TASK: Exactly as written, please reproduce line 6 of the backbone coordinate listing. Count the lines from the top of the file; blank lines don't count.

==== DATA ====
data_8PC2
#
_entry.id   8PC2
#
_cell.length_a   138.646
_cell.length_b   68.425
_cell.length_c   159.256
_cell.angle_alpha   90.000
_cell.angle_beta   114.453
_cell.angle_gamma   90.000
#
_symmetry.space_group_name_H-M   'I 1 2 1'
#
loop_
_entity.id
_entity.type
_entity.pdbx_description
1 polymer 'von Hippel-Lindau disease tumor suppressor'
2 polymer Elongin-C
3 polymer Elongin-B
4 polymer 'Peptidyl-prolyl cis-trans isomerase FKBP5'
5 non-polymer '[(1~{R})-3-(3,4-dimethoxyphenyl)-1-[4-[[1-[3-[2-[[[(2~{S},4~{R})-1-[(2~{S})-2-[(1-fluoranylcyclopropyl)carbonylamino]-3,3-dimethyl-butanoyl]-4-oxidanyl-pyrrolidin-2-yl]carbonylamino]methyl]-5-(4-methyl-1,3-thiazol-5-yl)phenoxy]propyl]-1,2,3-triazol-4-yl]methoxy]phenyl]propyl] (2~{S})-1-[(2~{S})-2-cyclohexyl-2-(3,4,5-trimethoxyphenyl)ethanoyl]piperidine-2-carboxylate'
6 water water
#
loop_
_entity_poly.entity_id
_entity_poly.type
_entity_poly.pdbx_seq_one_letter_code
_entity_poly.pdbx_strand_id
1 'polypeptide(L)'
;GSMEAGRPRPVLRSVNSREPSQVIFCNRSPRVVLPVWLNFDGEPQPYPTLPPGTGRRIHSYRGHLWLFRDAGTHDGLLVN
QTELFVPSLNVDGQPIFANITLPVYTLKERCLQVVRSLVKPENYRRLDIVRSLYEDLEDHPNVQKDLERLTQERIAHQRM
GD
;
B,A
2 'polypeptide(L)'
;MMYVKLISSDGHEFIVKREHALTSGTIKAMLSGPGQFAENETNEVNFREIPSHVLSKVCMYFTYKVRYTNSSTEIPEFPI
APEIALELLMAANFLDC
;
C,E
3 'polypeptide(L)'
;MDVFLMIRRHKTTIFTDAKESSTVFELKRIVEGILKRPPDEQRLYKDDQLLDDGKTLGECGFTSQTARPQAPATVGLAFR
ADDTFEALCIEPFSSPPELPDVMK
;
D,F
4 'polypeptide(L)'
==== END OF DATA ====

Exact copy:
_cell.length_b   68.425